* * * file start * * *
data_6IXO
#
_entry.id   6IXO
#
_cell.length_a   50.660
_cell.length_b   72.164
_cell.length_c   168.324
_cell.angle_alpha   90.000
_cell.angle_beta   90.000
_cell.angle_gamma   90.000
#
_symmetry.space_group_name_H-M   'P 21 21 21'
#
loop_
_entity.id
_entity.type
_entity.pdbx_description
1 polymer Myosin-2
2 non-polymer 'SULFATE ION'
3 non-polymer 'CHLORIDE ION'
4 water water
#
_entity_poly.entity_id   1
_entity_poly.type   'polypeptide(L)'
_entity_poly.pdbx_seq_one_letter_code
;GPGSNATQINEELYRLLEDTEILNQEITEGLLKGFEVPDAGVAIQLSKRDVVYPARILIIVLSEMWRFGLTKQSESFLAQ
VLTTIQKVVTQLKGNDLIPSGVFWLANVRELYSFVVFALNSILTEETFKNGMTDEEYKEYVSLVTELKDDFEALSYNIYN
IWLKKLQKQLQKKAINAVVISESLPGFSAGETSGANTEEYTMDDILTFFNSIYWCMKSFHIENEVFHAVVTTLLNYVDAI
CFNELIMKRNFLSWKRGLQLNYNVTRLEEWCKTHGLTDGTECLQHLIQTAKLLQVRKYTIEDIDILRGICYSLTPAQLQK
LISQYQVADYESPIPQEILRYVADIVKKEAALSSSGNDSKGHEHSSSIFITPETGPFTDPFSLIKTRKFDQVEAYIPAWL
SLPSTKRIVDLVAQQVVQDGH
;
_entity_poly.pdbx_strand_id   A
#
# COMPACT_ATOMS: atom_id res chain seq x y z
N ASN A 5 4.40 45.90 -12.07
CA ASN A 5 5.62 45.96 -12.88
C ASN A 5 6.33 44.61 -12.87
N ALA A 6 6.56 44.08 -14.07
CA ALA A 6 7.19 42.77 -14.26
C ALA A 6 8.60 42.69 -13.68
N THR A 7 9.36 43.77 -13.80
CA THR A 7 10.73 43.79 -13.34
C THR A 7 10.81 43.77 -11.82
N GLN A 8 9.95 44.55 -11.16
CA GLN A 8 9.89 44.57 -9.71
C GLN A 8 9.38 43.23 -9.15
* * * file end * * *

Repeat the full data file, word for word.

data_6IXO
#
_entry.id   6IXO
#
_cell.length_a   50.660
_cell.length_b   72.164
_cell.length_c   168.324
_cell.angle_alpha   90.000
_cell.angle_beta   90.000
_cell.angle_gamma   90.000
#
_symmetry.space_group_name_H-M   'P 21 21 21'
#
loop_
_entity.id
_entity.type
_entity.pdbx_description
1 polymer Myosin-2
2 non-polymer 'SULFATE ION'
3 non-polymer 'CHLORIDE ION'
4 water water
#
_entity_poly.entity_id   1
_entity_poly.type   'polypeptide(L)'
_entity_poly.pdbx_seq_one_letter_code
;GPGSNATQINEELYRLLEDTEILNQEITEGLLKGFEVPDAGVAIQLSKRDVVYPARILIIVLSEMWRFGLTKQSESFLAQ
VLTTIQKVVTQLKGNDLIPSGVFWLANVRELYSFVVFALNSILTEETFKNGMTDEEYKEYVSLVTELKDDFEALSYNIYN
IWLKKLQKQLQKKAINAVVISESLPGFSAGETSGANTEEYTMDDILTFFNSIYWCMKSFHIENEVFHAVVTTLLNYVDAI
CFNELIMKRNFLSWKRGLQLNYNVTRLEEWCKTHGLTDGTECLQHLIQTAKLLQVRKYTIEDIDILRGICYSLTPAQLQK
LISQYQVADYESPIPQEILRYVADIVKKEAALSSSGNDSKGHEHSSSIFITPETGPFTDPFSLIKTRKFDQVEAYIPAWL
SLPSTKRIVDLVAQQVVQDGH
;
_entity_poly.pdbx_strand_id   A
#
# COMPACT_ATOMS: atom_id res chain seq x y z
N ASN A 5 4.40 45.90 -12.07
CA ASN A 5 5.62 45.96 -12.88
C ASN A 5 6.33 44.61 -12.87
N ALA A 6 6.56 44.08 -14.07
CA ALA A 6 7.19 42.77 -14.26
C ALA A 6 8.60 42.69 -13.68
N THR A 7 9.36 43.77 -13.80
CA THR A 7 10.73 43.79 -13.34
C THR A 7 10.81 43.77 -11.82
N GLN A 8 9.95 44.55 -11.16
CA GLN A 8 9.89 44.57 -9.71
C GLN A 8 9.38 43.23 -9.15